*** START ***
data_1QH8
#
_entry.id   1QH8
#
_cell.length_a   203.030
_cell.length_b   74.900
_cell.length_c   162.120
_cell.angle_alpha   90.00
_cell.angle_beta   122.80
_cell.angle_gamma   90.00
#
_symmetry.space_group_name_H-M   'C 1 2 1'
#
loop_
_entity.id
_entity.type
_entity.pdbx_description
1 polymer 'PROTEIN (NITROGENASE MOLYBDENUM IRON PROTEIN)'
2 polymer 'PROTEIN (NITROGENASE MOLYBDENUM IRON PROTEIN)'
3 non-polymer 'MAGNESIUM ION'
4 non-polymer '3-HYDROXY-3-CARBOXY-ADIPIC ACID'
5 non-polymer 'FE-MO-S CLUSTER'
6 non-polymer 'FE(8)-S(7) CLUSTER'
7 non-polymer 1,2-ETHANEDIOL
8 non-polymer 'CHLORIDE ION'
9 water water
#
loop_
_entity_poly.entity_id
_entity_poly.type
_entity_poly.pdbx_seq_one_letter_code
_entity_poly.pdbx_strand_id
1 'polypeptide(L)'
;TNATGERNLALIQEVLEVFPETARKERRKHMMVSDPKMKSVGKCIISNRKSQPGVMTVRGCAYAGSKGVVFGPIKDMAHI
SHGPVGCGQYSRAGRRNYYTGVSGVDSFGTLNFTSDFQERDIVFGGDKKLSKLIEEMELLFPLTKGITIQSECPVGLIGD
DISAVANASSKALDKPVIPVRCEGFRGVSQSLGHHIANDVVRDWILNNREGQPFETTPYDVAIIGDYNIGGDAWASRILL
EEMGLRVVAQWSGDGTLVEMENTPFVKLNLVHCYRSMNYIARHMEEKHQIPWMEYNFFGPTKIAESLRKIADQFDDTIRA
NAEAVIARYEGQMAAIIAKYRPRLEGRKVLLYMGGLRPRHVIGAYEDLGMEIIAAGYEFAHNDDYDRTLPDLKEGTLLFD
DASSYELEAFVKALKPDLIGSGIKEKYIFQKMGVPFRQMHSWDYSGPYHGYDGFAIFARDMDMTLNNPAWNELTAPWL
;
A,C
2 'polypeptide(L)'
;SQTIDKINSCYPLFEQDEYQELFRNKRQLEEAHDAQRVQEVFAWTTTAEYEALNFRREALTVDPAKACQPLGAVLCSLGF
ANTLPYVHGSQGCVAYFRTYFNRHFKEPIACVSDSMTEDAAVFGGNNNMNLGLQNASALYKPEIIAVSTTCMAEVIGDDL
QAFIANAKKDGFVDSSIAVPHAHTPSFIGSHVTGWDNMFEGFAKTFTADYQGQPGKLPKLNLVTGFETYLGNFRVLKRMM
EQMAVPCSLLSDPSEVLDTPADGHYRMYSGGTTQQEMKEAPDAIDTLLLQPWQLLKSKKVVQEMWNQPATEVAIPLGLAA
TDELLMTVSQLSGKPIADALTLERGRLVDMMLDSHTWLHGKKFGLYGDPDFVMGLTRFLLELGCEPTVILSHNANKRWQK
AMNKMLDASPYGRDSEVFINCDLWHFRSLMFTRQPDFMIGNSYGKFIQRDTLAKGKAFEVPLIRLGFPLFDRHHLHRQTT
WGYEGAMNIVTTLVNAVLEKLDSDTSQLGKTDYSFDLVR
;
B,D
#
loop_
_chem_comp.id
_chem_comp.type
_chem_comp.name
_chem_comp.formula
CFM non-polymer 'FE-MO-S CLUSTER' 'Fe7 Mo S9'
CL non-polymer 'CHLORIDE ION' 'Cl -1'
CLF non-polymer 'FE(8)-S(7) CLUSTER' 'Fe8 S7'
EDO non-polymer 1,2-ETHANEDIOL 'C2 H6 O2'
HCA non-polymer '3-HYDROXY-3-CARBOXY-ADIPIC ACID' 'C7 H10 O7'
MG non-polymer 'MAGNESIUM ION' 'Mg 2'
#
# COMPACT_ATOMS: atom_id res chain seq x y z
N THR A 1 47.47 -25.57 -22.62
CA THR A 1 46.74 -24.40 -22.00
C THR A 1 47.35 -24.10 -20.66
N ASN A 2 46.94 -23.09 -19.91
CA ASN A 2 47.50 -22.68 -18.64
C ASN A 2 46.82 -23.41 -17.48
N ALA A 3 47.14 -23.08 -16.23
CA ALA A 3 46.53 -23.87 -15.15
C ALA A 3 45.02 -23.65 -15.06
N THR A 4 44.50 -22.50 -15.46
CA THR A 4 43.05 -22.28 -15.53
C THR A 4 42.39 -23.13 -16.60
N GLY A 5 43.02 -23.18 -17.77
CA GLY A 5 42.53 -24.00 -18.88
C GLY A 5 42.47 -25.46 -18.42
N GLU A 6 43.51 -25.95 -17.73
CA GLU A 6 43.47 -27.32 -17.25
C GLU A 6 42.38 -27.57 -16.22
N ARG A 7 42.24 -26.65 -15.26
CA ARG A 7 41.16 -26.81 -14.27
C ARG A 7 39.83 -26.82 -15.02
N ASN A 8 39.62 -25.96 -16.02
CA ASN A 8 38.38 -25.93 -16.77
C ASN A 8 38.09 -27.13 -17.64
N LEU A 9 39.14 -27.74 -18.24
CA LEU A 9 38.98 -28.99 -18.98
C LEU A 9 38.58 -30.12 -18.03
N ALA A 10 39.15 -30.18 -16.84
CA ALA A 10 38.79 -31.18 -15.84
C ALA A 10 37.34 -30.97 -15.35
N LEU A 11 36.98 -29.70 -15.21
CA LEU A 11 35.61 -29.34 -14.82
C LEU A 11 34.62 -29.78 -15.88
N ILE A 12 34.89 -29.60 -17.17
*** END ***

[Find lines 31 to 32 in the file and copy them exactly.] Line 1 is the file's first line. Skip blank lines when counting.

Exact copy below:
_entity_poly.pdbx_seq_one_letter_code
_entity_poly.pdbx_strand_id